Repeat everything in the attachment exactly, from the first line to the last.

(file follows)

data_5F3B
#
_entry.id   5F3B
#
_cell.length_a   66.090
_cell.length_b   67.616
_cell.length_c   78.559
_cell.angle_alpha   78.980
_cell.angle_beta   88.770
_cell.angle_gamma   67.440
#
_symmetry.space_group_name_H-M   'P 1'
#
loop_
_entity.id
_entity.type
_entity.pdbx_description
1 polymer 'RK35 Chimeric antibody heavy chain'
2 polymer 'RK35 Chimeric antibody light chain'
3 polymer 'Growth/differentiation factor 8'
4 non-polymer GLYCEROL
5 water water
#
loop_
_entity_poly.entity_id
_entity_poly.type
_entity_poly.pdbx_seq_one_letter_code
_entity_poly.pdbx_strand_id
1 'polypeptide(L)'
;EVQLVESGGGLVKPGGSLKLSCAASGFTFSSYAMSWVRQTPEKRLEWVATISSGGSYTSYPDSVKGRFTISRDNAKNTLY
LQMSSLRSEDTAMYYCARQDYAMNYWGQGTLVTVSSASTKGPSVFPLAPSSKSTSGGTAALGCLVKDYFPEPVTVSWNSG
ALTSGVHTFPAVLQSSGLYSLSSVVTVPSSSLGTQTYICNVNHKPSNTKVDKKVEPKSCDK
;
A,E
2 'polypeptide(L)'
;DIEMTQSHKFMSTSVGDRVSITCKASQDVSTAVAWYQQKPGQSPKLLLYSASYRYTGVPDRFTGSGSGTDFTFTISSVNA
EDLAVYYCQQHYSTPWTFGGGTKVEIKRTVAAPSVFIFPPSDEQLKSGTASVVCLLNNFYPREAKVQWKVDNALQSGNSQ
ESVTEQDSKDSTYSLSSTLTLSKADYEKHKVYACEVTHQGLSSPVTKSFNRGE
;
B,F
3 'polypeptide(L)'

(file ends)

data_5F3B
#
_entry.id   5F3B
#
_cell.length_a   66.090
_cell.length_b   67.616
_cell.length_c   78.559
_cell.angle_alpha   78.980
_cell.angle_beta   88.770
_cell.angle_gamma   67.440
#
_symmetry.space_group_name_H-M   'P 1'
#
loop_
_entity.id
_entity.type
_entity.pdbx_description
1 polymer 'RK35 Chimeric antibody heavy chain'
2 polymer 'RK35 Chimeric antibody light chain'
3 polymer 'Growth/differentiation factor 8'
4 non-polymer GLYCEROL
5 water water
#
loop_
_entity_poly.entity_id
_entity_poly.type
_entity_poly.pdbx_seq_one_letter_code
_entity_poly.pdbx_strand_id
1 'polypeptide(L)'
;EVQLVESGGGLVKPGGSLKLSCAASGFTFSSYAMSWVRQTPEKRLEWVATISSGGSYTSYPDSVKGRFTISRDNAKNTLY
LQMSSLRSEDTAMYYCARQDYAMNYWGQGTLVTVSSASTKGPSVFPLAPSSKSTSGGTAALGCLVKDYFPEPVTVSWNSG
ALTSGVHTFPAVLQSSGLYSLSSVVTVPSSSLGTQTYICNVNHKPSNTKVDKKVEPKSCDK
;
A,E
2 'polypeptide(L)'
;DIEMTQSHKFMSTSVGDRVSITCKASQDVSTAVAWYQQKPGQSPKLLLYSASYRYTGVPDRFTGSGSGTDFTFTISSVNA
EDLAVYYCQQHYSTPWTFGGGTKVEIKRTVAAPSVFIFPPSDEQLKSGTASVVCLLNNFYPREAKVQWKVDNALQSGNSQ
ESVTEQDSKDSTYSLSSTLTLSKADYEKHKVYACEVTHQGLSSPVTKSFNRGE
;
B,F
3 'polypeptide(L)'